An immersive and thoughtful historical novel that explores West Africa in 1807.

WE ARE AKAN

OUR PEOPLE AND OUR KINGDOM IN THE RAINFOREST — GHANA, 1807 —

A trip to the capital helps three boys from the Asante Kingdom learn more about themselves, their culture, and the wider world in this debut historical novel for middle graders.

In 1807, the Asante Kingdom (roughly corresponding to modern-day Ghana) is the most powerful nation in West Africa. The dominant ethnic group is the Akan, who enslave prisoners of war, called nnonko. Two Akan boys—Kwaku, 11, and Kwame, 12—and Baako, 13, an enslaved Gurunsi boy, live in the town of Tanoso, where Kwame’s father is chief. It’s time to learn adult skills: throwing a spear, trading in the marketplace, figuring out how taxes work, repairing a roof, thinking and speaking with care, and more. In their matrilineal society, Kwaku—the chief’s elder sister’s son—could become chief if he proves his worth, and Baako’s hard work could earn him his freedom through being adopted. As part of their leadership education, the boys are invited to make the eight-day trip to the Asante capital, Kumasi, for an important festival. It’s an exciting crossroads where the boys see many new sights, including horses and the written word. When Kwame and Baako are kidnapped to be sold into slavery, they face a frightening ordeal that confronts them with their complicated world. With her novel, Soper makes the rich Akan culture come alive through the boys’ need for an education, a natural way to present captivating details. The morality of slavery is considered from several angles. For example, what happens to enslaved people who are sold to Whites is a question dismissed as unknowable. But the book is slowed down by much repetition, such as reiterating the fact that ceremonial stools are painted black to indicate the owners’ deaths. Cloutier provides numerous, well-composed monochrome illustrations that give useful context for unfamiliar elements. Helpful resources are included.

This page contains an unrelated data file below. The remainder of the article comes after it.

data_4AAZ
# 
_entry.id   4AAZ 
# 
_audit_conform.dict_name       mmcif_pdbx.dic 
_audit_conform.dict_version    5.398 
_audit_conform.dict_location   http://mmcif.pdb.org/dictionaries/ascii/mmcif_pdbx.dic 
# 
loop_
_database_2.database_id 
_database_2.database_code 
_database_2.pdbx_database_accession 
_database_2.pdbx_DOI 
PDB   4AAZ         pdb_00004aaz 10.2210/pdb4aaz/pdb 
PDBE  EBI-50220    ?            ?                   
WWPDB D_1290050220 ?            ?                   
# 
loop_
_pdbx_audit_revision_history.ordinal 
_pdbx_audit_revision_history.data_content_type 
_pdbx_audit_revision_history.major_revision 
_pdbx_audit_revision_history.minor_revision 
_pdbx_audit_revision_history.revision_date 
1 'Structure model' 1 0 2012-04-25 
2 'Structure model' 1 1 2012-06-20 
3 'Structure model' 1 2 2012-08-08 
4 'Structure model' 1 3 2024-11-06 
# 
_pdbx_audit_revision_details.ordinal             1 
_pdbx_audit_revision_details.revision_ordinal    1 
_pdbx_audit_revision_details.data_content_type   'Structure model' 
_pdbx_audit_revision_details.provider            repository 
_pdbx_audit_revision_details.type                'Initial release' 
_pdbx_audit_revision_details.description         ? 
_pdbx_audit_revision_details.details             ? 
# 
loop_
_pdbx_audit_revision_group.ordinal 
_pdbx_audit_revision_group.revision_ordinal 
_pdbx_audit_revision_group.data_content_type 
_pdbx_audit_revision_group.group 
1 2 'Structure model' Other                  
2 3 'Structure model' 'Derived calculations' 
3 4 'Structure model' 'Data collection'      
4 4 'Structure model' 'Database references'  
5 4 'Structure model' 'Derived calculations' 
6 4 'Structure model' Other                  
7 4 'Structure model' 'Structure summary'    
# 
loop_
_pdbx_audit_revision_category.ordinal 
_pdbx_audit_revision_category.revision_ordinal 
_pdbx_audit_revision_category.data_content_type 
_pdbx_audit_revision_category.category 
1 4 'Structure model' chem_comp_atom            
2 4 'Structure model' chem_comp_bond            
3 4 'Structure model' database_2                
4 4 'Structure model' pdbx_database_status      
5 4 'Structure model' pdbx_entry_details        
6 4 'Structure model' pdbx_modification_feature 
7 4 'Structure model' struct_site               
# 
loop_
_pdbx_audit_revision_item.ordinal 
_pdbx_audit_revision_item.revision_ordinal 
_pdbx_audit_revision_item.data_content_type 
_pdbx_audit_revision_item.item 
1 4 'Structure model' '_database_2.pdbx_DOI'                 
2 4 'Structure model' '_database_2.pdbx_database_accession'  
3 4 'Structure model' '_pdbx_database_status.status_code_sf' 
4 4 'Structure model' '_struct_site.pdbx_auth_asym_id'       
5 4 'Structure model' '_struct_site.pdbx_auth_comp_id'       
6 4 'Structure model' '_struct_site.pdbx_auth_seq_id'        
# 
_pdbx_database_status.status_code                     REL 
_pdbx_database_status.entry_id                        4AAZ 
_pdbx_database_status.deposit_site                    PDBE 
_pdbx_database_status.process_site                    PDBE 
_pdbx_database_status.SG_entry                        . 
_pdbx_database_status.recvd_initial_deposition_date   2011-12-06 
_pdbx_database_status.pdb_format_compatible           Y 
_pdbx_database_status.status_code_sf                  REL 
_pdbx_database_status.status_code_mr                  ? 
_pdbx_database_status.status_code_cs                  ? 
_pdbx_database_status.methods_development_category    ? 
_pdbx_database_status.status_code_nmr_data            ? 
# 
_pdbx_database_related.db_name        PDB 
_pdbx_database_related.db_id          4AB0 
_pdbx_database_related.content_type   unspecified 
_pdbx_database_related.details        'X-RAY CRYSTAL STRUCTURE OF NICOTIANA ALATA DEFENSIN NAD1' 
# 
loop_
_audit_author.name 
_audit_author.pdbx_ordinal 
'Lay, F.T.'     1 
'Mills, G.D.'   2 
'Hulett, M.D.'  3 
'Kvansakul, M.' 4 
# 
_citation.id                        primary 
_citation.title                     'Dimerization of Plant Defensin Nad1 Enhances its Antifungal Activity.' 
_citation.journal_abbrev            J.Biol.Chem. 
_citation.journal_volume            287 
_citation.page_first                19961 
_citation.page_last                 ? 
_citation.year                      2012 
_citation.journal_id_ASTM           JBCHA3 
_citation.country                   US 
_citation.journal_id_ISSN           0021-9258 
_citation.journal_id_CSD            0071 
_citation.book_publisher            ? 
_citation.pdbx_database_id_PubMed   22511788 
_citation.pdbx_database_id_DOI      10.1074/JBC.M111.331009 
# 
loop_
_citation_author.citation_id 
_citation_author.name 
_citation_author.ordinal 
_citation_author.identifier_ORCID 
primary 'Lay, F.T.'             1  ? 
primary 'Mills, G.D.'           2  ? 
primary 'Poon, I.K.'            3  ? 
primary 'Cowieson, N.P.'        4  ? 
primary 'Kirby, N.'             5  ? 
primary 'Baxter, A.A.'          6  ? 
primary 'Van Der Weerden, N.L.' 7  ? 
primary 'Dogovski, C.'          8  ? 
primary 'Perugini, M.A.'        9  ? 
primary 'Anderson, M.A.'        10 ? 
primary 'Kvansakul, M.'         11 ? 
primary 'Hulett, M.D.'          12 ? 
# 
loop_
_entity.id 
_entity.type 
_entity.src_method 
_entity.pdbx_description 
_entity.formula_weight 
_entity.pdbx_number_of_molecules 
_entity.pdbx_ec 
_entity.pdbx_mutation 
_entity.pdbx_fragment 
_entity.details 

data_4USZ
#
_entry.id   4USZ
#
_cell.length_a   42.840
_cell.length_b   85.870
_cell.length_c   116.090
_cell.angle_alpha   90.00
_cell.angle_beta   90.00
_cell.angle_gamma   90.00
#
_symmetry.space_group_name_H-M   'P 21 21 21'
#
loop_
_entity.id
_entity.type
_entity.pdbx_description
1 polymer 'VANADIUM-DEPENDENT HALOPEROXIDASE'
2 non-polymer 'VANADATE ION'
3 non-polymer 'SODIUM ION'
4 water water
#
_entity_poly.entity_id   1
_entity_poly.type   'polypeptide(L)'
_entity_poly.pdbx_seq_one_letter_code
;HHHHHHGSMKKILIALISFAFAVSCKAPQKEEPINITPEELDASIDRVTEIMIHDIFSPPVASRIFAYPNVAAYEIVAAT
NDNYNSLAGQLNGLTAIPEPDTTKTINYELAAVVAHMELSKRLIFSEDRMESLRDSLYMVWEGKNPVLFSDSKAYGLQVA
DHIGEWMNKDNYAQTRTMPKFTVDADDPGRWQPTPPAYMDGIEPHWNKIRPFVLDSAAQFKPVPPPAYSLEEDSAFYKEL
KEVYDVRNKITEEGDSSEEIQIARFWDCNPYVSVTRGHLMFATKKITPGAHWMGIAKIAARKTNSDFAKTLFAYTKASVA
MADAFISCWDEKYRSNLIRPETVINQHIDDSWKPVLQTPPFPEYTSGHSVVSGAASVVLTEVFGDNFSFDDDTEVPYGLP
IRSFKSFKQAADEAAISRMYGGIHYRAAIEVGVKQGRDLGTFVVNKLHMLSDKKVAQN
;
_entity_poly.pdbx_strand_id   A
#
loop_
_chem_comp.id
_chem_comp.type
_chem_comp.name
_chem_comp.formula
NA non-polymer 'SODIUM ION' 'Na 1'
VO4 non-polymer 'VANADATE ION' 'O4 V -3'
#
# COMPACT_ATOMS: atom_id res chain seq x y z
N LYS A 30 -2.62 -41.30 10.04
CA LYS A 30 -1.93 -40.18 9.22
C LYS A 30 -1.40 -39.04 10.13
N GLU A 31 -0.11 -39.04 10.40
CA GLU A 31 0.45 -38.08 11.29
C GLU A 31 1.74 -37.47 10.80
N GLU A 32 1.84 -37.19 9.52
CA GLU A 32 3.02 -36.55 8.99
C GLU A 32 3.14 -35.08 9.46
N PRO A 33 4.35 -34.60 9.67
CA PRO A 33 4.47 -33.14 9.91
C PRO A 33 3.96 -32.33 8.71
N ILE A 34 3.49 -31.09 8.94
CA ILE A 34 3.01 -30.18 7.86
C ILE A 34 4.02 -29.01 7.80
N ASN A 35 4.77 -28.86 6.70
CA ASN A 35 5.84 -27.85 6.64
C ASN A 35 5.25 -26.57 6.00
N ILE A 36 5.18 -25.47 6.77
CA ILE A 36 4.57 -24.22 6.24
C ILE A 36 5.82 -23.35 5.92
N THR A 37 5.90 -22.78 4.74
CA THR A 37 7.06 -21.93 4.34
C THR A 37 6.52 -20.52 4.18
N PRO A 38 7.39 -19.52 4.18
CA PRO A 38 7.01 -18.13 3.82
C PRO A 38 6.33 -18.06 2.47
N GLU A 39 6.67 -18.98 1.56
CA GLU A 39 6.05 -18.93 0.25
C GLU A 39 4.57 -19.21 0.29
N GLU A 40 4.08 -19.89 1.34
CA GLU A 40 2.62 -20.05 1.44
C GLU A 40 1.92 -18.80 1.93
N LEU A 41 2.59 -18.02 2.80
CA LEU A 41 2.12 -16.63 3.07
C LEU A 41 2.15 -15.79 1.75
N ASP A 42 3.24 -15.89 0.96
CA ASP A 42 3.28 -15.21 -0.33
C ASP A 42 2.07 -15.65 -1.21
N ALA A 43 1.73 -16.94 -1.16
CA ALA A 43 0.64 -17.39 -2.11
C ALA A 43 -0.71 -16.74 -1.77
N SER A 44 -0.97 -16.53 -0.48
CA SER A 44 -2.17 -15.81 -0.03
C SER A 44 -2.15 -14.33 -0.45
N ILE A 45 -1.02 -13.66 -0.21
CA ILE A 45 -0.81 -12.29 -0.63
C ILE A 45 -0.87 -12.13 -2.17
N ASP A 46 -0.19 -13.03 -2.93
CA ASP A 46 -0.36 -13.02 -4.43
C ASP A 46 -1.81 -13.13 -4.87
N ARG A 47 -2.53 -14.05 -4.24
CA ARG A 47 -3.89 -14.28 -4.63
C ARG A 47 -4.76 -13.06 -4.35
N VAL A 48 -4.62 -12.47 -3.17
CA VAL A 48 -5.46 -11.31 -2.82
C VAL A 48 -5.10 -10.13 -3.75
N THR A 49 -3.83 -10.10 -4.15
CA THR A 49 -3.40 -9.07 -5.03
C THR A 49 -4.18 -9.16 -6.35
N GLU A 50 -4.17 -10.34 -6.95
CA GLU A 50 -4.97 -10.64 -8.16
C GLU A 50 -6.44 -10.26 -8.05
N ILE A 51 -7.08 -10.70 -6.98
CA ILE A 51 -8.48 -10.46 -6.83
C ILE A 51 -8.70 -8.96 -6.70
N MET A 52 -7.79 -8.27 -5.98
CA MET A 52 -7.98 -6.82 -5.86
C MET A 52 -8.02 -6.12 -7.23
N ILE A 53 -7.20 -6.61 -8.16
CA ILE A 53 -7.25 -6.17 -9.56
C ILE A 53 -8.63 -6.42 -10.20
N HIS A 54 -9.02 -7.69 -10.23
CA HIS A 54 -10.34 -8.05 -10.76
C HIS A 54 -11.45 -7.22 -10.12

An immersive and thoughtful historical novel that explores West Africa in 1807. (glossary, bibliography)

Pub Date: Oct. 16, 2020

ISBN: 978-1-64388-068-6

Page Count: 358

Publisher: Luminare Press

Review Posted Online: Feb. 22, 2021

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It’s not the first time old Ben has paid our times a call, but it’s funny and free-spirited, with an informational load that...

BEN FRANKLIN'S IN MY BATHROOM!

Antics both instructive and embarrassing ensue after a mysterious package left on their doorstep brings a Founding Father into the lives of two modern children.